This week, the ARIS came out - the America Religious Identification Survey from Trinity College in Hartford, CT. If you’re waiting for good numbers, you’re going to be disappointed. Christianity in North America is it a flat spin, which is significantly worse than a tailspin (just ask a jet pilot).

- The percentage of “Nones” (no religion) has risen from 8.2 percent in 2001 to 15 percent in 2008. The percentage of “Nones” has grown in every state of the Union.
- The percentage of people claiming to be Christian has plummeted from 86.2 percent in the 90s to 76 percent - and 90 percent of that decline comes largely from the mainline. Notice, that’s a full 10 percent loss in less than twenty years.
- The mainline lost enough members that they've gone from 18.7 percent of the population in 1990 to only 12.9 percent.
- Even the Baptists are shrinking, in terms of percent of the population. On the other hand, the Mormons are growing enough numerically that they’re keeping up their “market share” at 1.4 percent of the population … a number that is now greater than those who claim to be religiously Jewish (at 1.2 percent).
- A full 12 percent of the population are philosophically atheists.

The news is, shall we say, pretty grim. There is some good news … sort of. The number of those attending mega-churches has literally skyrocketed from less than 200,000 in 1990 to over 8 million today. Of course, a good number of those attending these mega-churches have left the small membership churches. Which is one of the reasons it’s so frustrating being a church consultant in these times. Churches are hunkering down. Church leaders are more married to their church traditions and antiquated priorities that they'd rather let their churches die than do what it takes to stem the hemorrhaging.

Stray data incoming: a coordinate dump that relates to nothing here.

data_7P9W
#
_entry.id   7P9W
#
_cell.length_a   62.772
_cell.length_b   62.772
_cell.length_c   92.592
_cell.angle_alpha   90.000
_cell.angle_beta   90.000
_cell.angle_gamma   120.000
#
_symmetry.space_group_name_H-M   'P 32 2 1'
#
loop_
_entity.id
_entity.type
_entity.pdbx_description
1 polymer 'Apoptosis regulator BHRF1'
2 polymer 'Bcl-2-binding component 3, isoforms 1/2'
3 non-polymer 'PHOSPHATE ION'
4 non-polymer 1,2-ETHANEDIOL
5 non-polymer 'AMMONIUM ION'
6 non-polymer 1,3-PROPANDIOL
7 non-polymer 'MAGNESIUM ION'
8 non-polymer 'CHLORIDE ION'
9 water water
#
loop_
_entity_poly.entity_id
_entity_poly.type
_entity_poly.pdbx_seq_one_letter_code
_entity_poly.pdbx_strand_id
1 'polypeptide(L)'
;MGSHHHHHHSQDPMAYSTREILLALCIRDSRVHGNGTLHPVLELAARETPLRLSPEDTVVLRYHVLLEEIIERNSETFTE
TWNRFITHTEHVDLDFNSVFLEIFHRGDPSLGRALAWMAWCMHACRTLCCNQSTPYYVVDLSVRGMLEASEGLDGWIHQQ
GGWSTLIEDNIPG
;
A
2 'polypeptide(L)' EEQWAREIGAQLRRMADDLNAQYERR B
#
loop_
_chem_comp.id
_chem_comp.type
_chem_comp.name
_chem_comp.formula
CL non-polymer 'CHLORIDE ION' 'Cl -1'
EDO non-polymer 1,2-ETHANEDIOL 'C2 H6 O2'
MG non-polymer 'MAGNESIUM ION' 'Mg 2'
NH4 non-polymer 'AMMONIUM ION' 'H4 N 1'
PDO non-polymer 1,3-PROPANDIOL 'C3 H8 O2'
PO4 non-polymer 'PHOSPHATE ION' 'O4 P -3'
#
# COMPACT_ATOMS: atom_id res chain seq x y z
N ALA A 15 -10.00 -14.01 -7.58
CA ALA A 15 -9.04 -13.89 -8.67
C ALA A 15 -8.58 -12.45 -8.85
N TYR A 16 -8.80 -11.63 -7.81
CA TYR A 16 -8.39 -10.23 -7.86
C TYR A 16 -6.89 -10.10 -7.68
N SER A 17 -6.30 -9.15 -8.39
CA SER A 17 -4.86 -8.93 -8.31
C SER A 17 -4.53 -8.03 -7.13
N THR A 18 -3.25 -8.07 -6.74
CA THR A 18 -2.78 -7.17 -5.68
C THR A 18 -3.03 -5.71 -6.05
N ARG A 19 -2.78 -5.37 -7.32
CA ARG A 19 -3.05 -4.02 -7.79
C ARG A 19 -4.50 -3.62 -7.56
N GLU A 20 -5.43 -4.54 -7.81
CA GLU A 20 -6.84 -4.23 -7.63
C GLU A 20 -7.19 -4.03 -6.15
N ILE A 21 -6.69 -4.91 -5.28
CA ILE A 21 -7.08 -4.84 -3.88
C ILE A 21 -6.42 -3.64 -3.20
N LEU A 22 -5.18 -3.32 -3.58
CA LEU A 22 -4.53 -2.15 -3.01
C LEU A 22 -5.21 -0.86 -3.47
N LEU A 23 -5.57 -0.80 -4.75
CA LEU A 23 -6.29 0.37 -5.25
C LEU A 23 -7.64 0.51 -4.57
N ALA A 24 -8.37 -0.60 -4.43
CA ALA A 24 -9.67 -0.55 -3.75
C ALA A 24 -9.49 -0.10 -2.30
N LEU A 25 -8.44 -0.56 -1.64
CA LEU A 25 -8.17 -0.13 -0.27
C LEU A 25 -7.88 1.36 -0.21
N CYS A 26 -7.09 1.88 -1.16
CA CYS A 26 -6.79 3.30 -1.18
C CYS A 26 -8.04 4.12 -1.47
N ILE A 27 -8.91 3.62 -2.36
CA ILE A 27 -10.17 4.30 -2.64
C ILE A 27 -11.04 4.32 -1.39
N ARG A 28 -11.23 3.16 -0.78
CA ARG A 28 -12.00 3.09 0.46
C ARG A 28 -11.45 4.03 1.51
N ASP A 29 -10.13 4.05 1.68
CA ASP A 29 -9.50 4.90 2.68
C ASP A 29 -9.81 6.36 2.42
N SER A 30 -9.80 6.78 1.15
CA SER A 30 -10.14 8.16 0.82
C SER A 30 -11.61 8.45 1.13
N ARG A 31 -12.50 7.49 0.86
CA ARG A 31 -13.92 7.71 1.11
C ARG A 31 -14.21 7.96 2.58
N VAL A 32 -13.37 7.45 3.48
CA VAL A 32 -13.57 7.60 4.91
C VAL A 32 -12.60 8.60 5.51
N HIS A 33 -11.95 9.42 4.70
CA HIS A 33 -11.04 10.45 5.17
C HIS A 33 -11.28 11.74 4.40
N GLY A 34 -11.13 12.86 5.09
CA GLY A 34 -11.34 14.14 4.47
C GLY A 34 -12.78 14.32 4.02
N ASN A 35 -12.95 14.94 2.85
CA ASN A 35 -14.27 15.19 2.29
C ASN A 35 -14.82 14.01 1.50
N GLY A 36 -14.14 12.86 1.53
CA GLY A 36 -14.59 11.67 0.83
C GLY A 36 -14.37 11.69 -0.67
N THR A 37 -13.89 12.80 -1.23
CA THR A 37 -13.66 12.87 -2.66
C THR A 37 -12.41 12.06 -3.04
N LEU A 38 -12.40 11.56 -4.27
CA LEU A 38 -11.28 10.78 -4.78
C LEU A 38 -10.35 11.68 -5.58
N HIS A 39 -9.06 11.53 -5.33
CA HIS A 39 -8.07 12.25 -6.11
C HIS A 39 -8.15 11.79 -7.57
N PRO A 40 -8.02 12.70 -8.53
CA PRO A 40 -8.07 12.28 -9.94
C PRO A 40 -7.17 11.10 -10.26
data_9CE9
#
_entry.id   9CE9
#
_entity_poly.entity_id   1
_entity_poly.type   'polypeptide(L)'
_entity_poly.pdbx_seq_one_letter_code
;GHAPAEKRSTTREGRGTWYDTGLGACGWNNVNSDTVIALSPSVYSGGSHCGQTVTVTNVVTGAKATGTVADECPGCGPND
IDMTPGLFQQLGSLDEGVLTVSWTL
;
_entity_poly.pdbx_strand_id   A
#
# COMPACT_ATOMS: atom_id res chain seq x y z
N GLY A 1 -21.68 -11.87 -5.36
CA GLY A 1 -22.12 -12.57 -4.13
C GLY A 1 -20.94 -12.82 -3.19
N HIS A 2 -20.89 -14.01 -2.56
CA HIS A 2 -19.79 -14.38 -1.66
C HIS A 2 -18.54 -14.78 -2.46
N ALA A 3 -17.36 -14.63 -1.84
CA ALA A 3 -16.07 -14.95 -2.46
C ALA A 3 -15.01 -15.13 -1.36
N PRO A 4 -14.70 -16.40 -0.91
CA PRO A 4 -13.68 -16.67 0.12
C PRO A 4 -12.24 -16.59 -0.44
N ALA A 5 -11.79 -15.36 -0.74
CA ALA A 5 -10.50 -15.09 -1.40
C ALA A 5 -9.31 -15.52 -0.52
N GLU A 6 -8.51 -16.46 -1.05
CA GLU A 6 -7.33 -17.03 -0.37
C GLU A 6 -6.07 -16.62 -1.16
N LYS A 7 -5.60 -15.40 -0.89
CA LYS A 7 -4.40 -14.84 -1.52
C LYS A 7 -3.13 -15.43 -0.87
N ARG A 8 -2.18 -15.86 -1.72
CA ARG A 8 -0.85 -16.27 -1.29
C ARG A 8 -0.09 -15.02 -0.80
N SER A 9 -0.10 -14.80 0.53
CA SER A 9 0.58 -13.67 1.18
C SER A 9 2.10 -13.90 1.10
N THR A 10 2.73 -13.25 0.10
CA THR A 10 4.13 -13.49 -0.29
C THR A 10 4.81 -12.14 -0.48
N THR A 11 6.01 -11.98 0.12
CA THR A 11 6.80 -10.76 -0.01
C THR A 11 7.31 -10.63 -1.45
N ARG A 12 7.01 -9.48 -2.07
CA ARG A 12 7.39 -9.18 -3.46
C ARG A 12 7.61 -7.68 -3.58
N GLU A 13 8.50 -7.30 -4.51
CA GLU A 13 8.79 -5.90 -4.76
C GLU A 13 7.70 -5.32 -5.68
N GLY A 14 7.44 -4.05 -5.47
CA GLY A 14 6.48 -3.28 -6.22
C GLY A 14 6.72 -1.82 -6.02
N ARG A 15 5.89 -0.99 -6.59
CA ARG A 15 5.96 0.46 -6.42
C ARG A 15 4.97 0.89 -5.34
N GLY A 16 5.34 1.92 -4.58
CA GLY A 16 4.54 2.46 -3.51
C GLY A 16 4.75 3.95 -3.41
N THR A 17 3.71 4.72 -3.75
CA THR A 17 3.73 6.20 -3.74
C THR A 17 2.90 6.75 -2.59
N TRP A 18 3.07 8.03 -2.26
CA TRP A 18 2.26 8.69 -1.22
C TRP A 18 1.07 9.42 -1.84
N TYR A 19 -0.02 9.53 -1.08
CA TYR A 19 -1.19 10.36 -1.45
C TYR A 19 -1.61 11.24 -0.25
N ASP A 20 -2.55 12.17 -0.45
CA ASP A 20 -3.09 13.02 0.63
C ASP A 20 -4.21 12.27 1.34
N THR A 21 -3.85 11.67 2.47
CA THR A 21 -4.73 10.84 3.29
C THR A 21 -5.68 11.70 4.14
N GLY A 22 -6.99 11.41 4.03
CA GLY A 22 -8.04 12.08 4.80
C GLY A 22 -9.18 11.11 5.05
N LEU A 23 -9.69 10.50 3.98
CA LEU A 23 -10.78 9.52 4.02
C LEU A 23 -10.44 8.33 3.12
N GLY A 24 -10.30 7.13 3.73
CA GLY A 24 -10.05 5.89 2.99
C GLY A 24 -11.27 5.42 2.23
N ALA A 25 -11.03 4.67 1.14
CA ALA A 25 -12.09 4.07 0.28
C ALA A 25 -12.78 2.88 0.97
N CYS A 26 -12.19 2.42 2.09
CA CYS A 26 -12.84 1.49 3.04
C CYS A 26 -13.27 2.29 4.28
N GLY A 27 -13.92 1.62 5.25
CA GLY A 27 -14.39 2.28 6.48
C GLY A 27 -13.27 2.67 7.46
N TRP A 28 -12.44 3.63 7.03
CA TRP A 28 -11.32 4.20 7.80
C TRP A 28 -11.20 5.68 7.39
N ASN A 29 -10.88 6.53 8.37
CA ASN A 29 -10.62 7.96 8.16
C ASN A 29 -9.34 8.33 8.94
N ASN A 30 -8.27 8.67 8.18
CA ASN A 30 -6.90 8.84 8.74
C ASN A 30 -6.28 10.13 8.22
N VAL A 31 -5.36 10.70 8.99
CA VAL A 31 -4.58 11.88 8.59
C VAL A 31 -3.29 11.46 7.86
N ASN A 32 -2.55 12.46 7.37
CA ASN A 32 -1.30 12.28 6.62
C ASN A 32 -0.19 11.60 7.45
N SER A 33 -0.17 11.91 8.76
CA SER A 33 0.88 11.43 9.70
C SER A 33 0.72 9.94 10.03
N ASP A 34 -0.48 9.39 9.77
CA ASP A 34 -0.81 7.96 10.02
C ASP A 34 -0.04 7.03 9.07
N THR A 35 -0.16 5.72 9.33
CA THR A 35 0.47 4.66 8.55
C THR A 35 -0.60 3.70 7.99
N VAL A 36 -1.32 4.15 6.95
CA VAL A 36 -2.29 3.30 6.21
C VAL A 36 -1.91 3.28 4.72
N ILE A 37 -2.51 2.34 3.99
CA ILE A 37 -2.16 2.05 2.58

So, what did I teach at these training sessions that was so abhorrent that church leaders were metaphorically clapping their hands over their ears?

1. Church transformation must be built on a spiritual foundation - and a spiritual foundation isn't based on some prescribed set of denominational tenets, but upon practicing discipleship (Bible reading, prayer, faith sharing, encouraging one-another, etc.).
2. Church leaders must lead in these spiritual practices if they expect the congregation to follow. If the pastor isn't spending time with the unchurched and sharing their faith with them and bringing them into worship, the congregation isn't going to. Indeed, according to the above figures, it’s clear that most mainline congregation’s are already following their pastor’s example … and they’re following it very well.
3. Church leaders cannot allow conflict to go unresolved. Conflict isn't going away on its own, so pastors are going to have to get a backbone, step up, and deal with it (see the many posts I've written on resolving conflict).
4. Church leaders must shift their focus from teaching to discipling. Discipleship is 90 percent behavioral and 10 percent right thinking, not the other way around. We won’t turn these trends around until Christians start acting like Christians in church, at home, at work, in school, when making any decision about anything - but particularly about how they spend their money and how they spend their time.

And there were other things, but these were the offending key points … and the two most heinous were (1) Pastors have to model, not just tell everyone what they need to do, and (2) Teaching all those doctrinal points are mostly a waste of time. Nobody outside the church really cares about reformed theology. What they’re looking for is a religion that actually changes lives and is so life-transforming that it’s worth giving their lives to.